The middle finger of the Swedish academics remains metaphorically raised to contemporary American literature.
That is one inescapable conclusion from Thursday's announcement that the Nobel Prize for Literature went to Kazuo Ishiguro, the ultra-English novelist whose family arrived in England from Japan when he was five.
It isn't that Ishiguro isn't a worthy writer. He is. That is crystal clear immediately to anyone who has ever seen the films made from his two best book s-- Merchant-Ivory's "The Remains of the Day," containing one of the finest performances repression virtuoso Anthony Hopkins will ever give (opposite Emma Thompson); and "Never Let Me Go," the sci-fi tale of love among the clones starring Andrew Garfield, Carey Mulligan, Keira Knightley and Charlotte Rampling.
He is even more powerful between covers.
But it's imperative that last year's award of the Nobel Prize for Literature to Bob Dylan be seen for what it is and not what the civilized might hope it was. It didn't signify a sudden inclination of Swedish intellectuals to redefine literary endeavor in the 21st century. (In response to last year's Nobel, I read some people this year who hoped this year's winner of the Nobel Prize for literature would go to filmmaker Jean-Luc Godard.)
What it indicated is how deep the loathing is for all current American writers of the late 20th century and early 21st. Some years ago, a secretary to the Swedish Academy -- those who decide the Nobel Prize for Literature -- gave the game away when he pronounced all of contemporary American literature (apart from the pitifully few awardees) to be too insular to be awardable. With all the pomp of know-nothing bureaucrats the world over, he announced that Americans somehow didn't take part in the international "literary conversation."
To put it the way the social media might put it, American literature just wasn't much good at "trending."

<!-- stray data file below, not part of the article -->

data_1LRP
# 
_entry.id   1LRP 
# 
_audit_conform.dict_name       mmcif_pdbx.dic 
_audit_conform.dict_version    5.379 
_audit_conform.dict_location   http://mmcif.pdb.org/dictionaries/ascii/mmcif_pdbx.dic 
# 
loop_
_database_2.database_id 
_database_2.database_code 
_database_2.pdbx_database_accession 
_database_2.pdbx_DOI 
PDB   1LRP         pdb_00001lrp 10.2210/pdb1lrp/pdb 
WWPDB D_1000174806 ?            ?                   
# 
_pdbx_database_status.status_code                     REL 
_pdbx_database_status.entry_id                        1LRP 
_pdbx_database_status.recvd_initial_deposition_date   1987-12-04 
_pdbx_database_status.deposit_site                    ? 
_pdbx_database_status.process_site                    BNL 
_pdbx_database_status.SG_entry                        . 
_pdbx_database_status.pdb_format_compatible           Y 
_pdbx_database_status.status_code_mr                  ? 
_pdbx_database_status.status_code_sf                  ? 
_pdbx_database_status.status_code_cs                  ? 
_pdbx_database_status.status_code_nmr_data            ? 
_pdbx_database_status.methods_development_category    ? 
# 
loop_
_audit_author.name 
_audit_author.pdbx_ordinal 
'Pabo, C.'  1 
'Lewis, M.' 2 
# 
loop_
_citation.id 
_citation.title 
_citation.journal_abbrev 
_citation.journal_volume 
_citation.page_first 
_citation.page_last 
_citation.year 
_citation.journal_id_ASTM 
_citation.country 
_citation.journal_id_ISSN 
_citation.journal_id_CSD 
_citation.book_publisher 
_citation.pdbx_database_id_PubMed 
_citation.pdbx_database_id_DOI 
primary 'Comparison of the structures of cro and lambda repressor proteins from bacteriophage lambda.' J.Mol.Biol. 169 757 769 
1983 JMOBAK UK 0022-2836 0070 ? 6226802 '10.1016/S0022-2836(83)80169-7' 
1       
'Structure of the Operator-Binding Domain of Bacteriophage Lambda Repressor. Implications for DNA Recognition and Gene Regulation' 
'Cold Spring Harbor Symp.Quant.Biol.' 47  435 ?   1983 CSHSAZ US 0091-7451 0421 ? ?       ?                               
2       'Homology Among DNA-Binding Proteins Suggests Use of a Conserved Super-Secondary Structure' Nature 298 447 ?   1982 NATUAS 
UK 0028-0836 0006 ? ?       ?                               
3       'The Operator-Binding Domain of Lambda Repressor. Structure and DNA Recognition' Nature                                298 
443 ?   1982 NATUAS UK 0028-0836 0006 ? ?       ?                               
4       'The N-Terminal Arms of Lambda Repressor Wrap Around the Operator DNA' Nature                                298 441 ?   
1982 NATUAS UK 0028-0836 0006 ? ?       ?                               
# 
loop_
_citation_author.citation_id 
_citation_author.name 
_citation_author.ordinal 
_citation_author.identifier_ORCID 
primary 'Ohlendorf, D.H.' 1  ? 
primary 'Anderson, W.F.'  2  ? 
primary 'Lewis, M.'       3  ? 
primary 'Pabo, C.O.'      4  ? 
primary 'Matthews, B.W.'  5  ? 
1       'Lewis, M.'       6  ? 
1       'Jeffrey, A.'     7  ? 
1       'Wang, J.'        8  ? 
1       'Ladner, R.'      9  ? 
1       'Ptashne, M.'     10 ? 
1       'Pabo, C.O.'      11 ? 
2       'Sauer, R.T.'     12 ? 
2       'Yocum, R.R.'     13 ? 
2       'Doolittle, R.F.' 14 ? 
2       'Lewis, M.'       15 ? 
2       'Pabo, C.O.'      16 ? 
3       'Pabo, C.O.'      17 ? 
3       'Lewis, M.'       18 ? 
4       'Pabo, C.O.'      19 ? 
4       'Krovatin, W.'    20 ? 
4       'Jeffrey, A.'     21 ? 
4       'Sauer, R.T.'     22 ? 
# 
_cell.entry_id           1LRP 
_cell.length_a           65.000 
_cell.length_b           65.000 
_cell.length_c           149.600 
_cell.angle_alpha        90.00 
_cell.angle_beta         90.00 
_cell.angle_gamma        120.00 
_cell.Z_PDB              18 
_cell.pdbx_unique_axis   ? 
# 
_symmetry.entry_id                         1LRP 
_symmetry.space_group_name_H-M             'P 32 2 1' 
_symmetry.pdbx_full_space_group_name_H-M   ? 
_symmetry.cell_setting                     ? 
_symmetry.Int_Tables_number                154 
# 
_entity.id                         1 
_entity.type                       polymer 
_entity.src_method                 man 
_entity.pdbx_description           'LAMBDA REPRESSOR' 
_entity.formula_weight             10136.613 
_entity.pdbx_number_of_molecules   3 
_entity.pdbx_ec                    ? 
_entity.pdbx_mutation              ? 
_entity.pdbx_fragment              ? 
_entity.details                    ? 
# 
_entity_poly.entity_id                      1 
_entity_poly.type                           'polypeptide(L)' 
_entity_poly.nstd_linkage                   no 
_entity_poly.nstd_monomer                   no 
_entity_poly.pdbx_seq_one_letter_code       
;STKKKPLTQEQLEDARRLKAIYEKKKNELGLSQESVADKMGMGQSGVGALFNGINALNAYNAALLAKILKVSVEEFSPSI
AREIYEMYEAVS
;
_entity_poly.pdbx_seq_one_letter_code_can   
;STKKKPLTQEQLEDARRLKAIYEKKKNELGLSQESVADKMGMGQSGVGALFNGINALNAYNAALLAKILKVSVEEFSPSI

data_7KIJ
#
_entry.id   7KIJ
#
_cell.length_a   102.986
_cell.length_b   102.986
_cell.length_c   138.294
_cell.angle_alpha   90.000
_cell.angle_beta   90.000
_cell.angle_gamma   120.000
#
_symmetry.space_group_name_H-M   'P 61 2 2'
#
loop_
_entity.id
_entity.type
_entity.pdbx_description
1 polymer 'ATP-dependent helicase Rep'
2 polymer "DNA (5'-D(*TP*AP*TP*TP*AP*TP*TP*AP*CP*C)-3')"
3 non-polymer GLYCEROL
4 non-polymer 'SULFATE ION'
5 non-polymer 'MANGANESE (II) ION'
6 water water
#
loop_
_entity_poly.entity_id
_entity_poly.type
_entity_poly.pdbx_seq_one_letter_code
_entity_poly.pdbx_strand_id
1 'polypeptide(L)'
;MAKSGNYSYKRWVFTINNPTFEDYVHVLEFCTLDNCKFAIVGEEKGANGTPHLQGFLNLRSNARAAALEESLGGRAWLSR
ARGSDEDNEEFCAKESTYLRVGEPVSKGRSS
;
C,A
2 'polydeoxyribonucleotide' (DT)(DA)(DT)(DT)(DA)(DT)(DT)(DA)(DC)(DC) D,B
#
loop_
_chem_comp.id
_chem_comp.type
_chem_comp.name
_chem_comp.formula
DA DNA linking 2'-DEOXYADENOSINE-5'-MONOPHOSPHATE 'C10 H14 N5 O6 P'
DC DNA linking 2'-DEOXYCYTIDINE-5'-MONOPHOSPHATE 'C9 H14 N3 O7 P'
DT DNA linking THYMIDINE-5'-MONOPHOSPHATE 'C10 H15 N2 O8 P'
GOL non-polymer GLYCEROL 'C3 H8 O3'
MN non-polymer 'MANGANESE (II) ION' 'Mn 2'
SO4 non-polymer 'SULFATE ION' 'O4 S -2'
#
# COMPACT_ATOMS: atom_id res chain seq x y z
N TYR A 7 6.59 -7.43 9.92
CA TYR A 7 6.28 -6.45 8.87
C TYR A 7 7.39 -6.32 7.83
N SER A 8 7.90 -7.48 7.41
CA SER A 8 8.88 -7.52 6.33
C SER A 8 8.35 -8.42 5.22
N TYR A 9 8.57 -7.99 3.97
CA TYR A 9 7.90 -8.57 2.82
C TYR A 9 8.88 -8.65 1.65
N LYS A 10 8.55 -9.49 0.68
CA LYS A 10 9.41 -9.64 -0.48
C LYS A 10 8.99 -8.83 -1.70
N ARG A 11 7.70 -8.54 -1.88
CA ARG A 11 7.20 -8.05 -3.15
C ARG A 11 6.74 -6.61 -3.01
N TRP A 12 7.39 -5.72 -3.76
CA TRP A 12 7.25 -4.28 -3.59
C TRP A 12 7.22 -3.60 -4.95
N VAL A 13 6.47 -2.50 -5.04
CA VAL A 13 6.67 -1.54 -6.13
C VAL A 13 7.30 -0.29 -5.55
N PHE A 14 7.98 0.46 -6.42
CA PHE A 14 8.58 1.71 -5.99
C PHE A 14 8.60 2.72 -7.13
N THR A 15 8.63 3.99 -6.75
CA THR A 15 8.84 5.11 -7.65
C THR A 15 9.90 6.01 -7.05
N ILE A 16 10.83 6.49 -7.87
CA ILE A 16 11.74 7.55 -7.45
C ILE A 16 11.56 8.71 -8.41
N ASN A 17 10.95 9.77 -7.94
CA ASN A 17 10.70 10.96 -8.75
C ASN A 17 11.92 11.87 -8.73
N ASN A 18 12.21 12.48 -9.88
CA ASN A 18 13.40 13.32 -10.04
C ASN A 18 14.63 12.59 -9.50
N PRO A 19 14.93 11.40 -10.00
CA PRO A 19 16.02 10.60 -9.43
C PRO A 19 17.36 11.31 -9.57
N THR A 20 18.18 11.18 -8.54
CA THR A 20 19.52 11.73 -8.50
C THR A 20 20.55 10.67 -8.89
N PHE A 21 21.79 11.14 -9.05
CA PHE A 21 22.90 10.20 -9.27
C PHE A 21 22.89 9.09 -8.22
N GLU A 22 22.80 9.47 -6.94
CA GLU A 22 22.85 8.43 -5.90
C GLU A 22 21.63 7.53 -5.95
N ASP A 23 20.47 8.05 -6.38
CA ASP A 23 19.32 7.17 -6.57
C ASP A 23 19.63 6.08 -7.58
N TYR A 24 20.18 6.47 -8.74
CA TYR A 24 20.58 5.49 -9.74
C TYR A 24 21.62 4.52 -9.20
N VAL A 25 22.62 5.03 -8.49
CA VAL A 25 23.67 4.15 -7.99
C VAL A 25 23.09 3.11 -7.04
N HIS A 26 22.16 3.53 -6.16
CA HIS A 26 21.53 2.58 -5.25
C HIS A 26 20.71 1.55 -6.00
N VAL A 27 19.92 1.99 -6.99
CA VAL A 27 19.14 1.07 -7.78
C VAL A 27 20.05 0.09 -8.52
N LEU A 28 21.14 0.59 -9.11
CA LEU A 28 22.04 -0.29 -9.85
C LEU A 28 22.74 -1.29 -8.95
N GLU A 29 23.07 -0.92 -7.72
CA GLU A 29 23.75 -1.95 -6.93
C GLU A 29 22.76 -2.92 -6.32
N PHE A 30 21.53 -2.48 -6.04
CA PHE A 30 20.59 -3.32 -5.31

Some of us were startled to think that the object of a great writer is to figure in the world's literary "conversation" -- you know, just like a book club. I never would have thought, for instance, that Nabokov and Borges (to take two famous Nobel rejects) thought their function was to have to converse with the books of other living writers. If they did, it would be hard to imagine, in their prime, writers who showed up more often than they in the conversations of others.
But let's get real here. The subject is raw anti-Americanism. Here, in full bewildering profusion, is one American writer's list of the peers the Swedes have had to ignore in America and have, therefore, consigned to Nobel oblivion. You'll find it on Page 383 of Philip Roth's "Why Write?:Collected Nonfiction 1960-2013" (Library of America, 452 pages, $35.: "Ralph Ellison, William Styron, Don DeLillo, E. L. Doctorow, James Baldwin, Wallace Stegner, Thomas Pynchon, Robert Penn Warren, John Updike, John Cheever, Bernard Malamud, Robert Stone, Evan Connell, Louis Auchincloss, Walker Percy, Cormac McCarthy, Russell Banks, William Kennedy, John Barth, Louis Begley, William Gaddis, Norman Rush, John Edgar Wideman, David Plante, Richard Ford, William Gass, Joseph Heller, Raymond Carver, Edmund White, Oscar Hijuelos, Peter Matthiessen, Paul Theroux, John Irving, Norman Mailer, Reynolds Prize, James Salter, Denis Johnson, J. F. Powers, Paul Auster, William Vollmann, Richard Stern, Allison Lurie, Flannery O'Connor, Paula Fox, Marilynne Robinson, Joyce Carol Oates, Joan Didion, Hortense Calisher, Jane Smiley, Anne Tyler, Jamaica Kincaid, Cynthia Ozick, Anne Beattie, Grace Paley, Lorrie Moore, Mary Gordon, Louise Erdrich and Toni Morrison (who, in a moment of Swedish weakness, did win a Nobel.)
Let's cede that for a long time, the view from Across the Atlantic at America must have been horrifying at times. But all this has become a permanent announcement of just how crashingly irrelevant the Nobel Prize for literature has become. In the cases of the late Updike and or Roth himself in his old age, that's especially apparent. In his final years, no one was more involved in the "literary conversation" than Updike -- so much so that the Nobel citations of international winners often read as if they had been cribbed from Updike's previous reviews of them.
Roth's book "Shop Talk" in 2001, literally contained literary conversations with the likes of Primo Levi, Aharon Appelfeld, Ivan Klima and Milan Kundera. Roth's joke about it all is "I wonder if I had called 'Portnoy's Complaint' 'The Orgasm Under Rapacious Capitalism' if I would thereby have earned the favor of the Swedish Academy."
In what Roth calls the "idiotic amusement park that is not universal" that is culture in the Western world, his kind of American writers can't clear their throats loud enough anymore to get Swedish approval.
They'll go for a great folk poet of popular song first (Dylan). Or a great short story writer from Canada. (Alice Munro). Or an English writer so traditional, in some of his books, that he might be the spiritual son of E.M. Forster (Ishiguro.)
Ishiguro is a fine writer--especially if the Swedish Academy has spent all those decades avoiding giving the prize to J. G. Ballard.
The Nobel Prize for Literature may not have quite reached the foolishness of Reality Television but, if it keeps on going the way it is in "the idiotic amusement park that is not universal," it may just get there yet.